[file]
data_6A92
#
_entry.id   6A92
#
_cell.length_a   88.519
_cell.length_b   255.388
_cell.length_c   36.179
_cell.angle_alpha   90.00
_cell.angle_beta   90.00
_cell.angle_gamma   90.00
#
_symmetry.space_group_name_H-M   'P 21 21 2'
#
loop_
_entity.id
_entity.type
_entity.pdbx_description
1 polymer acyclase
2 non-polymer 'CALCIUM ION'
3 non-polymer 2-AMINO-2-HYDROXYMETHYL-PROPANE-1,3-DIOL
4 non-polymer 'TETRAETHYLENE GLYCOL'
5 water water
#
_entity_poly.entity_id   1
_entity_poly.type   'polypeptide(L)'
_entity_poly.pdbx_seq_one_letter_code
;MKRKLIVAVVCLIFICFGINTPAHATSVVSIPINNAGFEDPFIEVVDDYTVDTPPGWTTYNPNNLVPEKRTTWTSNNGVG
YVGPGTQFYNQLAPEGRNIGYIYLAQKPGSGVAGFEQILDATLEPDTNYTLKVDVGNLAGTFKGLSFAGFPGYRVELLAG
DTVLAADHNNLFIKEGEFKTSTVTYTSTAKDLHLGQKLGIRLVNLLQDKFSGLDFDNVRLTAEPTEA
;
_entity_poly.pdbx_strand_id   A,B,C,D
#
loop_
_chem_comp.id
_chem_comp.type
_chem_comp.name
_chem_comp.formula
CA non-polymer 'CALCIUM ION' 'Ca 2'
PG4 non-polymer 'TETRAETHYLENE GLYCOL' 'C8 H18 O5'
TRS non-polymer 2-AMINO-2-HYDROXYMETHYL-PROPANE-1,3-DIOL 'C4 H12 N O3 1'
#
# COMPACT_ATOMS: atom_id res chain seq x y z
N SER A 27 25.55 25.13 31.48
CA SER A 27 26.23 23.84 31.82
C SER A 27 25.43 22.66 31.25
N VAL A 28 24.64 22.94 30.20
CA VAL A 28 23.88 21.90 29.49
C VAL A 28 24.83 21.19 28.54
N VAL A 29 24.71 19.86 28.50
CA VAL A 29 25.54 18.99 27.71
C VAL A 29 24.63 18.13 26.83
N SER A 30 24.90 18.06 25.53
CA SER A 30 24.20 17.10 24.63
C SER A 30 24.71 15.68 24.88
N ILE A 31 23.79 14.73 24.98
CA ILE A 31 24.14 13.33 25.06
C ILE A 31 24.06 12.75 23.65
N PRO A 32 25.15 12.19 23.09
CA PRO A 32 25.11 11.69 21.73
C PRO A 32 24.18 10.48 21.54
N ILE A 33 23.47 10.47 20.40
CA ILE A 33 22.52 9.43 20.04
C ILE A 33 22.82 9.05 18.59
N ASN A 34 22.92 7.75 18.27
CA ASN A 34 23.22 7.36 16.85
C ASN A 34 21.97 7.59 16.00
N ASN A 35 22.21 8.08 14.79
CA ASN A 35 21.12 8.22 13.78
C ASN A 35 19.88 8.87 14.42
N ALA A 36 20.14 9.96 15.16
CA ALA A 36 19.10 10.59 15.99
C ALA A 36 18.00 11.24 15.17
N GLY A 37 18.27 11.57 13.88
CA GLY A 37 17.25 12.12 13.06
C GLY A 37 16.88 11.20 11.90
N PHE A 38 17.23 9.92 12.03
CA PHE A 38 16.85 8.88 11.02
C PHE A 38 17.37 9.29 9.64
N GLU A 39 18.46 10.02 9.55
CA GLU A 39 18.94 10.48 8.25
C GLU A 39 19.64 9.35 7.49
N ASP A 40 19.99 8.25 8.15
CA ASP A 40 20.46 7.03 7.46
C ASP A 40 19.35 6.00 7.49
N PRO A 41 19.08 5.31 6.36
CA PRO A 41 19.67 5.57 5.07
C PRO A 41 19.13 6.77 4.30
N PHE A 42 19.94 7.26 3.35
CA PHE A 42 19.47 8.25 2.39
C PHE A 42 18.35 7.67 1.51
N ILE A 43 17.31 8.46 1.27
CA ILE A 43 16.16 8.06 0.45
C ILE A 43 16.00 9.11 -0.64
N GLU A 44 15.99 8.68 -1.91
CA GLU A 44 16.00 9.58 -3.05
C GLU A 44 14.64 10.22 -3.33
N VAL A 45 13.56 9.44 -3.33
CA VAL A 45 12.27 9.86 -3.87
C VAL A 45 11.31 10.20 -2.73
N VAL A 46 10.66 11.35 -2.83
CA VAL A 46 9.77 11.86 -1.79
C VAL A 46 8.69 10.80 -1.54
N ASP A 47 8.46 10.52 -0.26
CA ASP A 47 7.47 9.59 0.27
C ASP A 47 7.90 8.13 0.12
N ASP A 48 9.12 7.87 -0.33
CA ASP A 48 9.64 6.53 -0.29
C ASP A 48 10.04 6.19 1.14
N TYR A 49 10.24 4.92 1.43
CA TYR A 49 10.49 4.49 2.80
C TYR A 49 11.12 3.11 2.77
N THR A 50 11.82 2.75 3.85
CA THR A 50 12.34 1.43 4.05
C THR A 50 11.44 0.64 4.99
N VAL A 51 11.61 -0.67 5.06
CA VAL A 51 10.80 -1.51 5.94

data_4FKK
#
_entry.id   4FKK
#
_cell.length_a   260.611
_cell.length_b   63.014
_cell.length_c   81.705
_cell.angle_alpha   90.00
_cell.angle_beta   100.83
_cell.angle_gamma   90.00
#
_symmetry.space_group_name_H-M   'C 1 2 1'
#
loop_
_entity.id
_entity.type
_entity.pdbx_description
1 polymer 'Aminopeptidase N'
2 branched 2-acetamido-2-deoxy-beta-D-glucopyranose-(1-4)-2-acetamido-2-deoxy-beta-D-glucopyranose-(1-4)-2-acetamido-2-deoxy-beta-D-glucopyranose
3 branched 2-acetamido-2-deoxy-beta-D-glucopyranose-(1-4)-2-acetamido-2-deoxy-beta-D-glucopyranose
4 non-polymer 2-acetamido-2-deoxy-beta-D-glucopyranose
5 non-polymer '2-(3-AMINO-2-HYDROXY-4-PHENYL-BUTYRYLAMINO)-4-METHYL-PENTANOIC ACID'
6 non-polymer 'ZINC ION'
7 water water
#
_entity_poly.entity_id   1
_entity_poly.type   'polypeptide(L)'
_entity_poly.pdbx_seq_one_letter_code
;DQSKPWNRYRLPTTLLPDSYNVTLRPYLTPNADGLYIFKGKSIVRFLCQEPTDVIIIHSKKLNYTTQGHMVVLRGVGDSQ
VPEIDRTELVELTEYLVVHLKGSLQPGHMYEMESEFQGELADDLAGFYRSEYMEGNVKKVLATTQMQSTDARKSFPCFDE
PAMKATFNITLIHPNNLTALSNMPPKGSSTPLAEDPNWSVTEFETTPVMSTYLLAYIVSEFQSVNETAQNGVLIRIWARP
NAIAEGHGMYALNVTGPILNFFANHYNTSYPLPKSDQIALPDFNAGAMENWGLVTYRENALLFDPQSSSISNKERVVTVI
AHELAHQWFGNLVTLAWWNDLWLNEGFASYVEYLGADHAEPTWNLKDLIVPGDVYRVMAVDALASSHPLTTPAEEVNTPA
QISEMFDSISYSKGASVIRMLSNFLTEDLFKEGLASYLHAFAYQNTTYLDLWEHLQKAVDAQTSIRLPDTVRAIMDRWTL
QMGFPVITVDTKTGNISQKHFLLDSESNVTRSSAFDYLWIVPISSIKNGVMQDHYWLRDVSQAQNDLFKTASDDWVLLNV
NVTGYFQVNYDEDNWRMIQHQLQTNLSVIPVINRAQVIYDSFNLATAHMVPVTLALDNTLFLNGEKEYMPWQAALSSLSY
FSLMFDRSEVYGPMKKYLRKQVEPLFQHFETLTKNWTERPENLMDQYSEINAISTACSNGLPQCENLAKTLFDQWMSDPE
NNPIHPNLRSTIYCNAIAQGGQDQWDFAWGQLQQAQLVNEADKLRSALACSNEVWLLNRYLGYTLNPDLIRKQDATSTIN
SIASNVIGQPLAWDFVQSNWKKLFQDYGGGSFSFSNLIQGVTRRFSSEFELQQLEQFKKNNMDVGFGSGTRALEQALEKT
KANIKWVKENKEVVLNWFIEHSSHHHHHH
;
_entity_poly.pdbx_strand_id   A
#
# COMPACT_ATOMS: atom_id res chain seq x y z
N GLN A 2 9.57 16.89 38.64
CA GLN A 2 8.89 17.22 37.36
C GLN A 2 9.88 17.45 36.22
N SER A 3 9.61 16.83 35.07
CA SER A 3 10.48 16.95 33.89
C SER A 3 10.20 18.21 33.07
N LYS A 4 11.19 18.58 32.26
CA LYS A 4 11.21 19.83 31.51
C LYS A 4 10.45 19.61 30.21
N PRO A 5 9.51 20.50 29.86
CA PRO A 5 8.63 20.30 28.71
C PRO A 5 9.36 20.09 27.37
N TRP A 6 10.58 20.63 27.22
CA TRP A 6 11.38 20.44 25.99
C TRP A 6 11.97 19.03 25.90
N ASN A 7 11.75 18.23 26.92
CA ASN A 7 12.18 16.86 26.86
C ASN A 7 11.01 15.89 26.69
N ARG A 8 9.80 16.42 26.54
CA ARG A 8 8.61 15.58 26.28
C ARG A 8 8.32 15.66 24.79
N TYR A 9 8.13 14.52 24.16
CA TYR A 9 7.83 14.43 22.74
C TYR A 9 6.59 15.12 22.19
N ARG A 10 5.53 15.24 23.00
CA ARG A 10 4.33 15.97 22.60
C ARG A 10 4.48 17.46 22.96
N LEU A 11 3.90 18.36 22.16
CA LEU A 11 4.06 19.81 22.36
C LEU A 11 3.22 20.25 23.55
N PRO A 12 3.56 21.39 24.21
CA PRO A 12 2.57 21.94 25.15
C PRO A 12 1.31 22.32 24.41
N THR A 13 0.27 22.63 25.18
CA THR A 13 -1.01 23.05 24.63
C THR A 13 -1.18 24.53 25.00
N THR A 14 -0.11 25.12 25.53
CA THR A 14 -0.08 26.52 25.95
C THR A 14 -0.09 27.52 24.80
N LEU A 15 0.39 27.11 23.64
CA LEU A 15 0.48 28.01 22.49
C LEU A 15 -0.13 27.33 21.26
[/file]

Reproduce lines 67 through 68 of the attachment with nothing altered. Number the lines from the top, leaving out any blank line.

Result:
N ASN A 35 22.21 8.08 14.79
CA ASN A 35 21.12 8.22 13.78